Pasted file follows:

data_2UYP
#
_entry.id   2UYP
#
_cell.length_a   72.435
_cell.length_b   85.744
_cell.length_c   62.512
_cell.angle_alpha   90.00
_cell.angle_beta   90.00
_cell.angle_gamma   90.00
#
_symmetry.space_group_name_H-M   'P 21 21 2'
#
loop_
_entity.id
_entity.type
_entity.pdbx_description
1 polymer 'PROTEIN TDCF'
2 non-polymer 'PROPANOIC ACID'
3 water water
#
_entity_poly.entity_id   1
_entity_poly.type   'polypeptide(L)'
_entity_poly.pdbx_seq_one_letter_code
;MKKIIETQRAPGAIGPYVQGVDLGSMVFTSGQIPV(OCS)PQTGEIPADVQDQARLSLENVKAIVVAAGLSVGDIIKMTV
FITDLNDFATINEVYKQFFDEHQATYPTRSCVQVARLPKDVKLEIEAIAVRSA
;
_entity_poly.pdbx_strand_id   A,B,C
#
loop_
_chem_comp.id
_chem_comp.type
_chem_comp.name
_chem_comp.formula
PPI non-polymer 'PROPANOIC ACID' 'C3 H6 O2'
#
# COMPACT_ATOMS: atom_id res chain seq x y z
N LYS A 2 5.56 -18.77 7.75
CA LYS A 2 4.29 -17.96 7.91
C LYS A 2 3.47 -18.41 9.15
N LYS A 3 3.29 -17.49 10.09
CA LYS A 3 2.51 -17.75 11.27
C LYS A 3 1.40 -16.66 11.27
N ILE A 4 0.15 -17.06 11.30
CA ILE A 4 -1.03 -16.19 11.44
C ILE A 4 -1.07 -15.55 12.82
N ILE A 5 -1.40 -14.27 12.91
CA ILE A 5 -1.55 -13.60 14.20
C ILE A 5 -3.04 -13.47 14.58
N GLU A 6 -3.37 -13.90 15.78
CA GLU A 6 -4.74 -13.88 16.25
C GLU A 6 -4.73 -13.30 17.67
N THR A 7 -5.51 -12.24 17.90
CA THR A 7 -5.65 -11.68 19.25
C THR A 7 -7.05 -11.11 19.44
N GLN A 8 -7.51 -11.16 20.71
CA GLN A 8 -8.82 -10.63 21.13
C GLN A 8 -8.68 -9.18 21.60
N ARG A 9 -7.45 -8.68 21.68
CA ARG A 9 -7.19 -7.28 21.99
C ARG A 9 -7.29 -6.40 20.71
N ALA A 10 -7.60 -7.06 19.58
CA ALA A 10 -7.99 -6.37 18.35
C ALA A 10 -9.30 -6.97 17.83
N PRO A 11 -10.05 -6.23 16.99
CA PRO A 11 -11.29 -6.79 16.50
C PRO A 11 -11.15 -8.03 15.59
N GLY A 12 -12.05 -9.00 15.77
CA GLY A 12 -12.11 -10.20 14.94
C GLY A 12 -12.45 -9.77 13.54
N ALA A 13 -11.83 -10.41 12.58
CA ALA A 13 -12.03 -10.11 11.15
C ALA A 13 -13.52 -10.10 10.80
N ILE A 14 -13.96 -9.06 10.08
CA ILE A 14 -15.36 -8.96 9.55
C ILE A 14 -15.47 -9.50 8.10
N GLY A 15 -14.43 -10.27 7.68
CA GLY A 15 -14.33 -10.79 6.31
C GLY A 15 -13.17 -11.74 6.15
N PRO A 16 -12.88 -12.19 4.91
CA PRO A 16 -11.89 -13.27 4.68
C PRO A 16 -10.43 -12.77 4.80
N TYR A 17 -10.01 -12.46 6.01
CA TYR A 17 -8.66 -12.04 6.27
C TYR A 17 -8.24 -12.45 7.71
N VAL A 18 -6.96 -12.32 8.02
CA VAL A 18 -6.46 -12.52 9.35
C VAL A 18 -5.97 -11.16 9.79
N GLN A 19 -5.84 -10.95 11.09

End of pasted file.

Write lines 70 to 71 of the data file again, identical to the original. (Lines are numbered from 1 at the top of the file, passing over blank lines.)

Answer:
C GLY A 12 -12.45 -9.77 13.54
N ALA A 13 -11.83 -10.41 12.58